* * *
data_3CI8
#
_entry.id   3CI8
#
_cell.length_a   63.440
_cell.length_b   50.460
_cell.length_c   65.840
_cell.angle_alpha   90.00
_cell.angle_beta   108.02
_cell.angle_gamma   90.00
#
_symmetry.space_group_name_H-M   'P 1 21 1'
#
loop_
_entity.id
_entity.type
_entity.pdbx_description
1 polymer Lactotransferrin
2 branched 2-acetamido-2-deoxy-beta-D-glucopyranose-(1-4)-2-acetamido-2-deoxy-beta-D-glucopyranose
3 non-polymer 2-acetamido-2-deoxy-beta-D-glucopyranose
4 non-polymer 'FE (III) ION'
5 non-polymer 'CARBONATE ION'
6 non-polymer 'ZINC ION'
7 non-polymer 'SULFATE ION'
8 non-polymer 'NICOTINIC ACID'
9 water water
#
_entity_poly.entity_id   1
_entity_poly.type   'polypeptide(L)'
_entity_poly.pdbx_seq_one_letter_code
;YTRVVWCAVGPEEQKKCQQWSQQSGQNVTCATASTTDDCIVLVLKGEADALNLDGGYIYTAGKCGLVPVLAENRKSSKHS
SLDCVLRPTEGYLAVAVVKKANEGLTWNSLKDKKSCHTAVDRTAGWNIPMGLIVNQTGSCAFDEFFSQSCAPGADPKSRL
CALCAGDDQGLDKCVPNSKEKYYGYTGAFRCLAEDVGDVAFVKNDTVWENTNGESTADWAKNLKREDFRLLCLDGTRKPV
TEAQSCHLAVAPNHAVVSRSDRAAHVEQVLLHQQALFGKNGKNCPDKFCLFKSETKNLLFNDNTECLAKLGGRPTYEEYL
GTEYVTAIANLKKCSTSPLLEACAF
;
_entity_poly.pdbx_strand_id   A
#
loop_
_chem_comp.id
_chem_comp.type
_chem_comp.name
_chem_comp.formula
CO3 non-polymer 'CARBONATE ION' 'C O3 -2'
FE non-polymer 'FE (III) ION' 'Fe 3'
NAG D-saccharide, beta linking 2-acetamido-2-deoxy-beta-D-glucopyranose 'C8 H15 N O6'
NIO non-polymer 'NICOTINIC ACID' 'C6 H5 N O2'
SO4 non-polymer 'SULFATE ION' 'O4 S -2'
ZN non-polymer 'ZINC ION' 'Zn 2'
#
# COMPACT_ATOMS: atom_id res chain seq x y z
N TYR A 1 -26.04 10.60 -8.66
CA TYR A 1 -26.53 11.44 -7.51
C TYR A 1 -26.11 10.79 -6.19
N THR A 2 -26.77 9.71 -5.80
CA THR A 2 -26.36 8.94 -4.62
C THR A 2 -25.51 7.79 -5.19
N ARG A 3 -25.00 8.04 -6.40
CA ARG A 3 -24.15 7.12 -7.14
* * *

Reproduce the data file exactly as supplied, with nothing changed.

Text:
data_3CI8
#
_entry.id   3CI8
#
_cell.length_a   63.440
_cell.length_b   50.460
_cell.length_c   65.840
_cell.angle_alpha   90.00
_cell.angle_beta   108.02
_cell.angle_gamma   90.00
#
_symmetry.space_group_name_H-M   'P 1 21 1'
#
loop_
_entity.id
_entity.type
_entity.pdbx_description
1 polymer Lactotransferrin
2 branched 2-acetamido-2-deoxy-beta-D-glucopyranose-(1-4)-2-acetamido-2-deoxy-beta-D-glucopyranose
3 non-polymer 2-acetamido-2-deoxy-beta-D-glucopyranose
4 non-polymer 'FE (III) ION'
5 non-polymer 'CARBONATE ION'
6 non-polymer 'ZINC ION'
7 non-polymer 'SULFATE ION'
8 non-polymer 'NICOTINIC ACID'
9 water water
#
_entity_poly.entity_id   1
_entity_poly.type   'polypeptide(L)'
_entity_poly.pdbx_seq_one_letter_code
;YTRVVWCAVGPEEQKKCQQWSQQSGQNVTCATASTTDDCIVLVLKGEADALNLDGGYIYTAGKCGLVPVLAENRKSSKHS
SLDCVLRPTEGYLAVAVVKKANEGLTWNSLKDKKSCHTAVDRTAGWNIPMGLIVNQTGSCAFDEFFSQSCAPGADPKSRL
CALCAGDDQGLDKCVPNSKEKYYGYTGAFRCLAEDVGDVAFVKNDTVWENTNGESTADWAKNLKREDFRLLCLDGTRKPV
TEAQSCHLAVAPNHAVVSRSDRAAHVEQVLLHQQALFGKNGKNCPDKFCLFKSETKNLLFNDNTECLAKLGGRPTYEEYL
GTEYVTAIANLKKCSTSPLLEACAF
;
_entity_poly.pdbx_strand_id   A
#
loop_
_chem_comp.id
_chem_comp.type
_chem_comp.name
_chem_comp.formula
CO3 non-polymer 'CARBONATE ION' 'C O3 -2'
FE non-polymer 'FE (III) ION' 'Fe 3'
NAG D-saccharide, beta linking 2-acetamido-2-deoxy-beta-D-glucopyranose 'C8 H15 N O6'
NIO non-polymer 'NICOTINIC ACID' 'C6 H5 N O2'
SO4 non-polymer 'SULFATE ION' 'O4 S -2'
ZN non-polymer 'ZINC ION' 'Zn 2'
#
# COMPACT_ATOMS: atom_id res chain seq x y z
N TYR A 1 -26.04 10.60 -8.66
CA TYR A 1 -26.53 11.44 -7.51
C TYR A 1 -26.11 10.79 -6.19
N THR A 2 -26.77 9.71 -5.80
CA THR A 2 -26.36 8.94 -4.62
C THR A 2 -25.51 7.79 -5.19
N ARG A 3 -25.00 8.04 -6.40
CA ARG A 3 -24.15 7.12 -7.14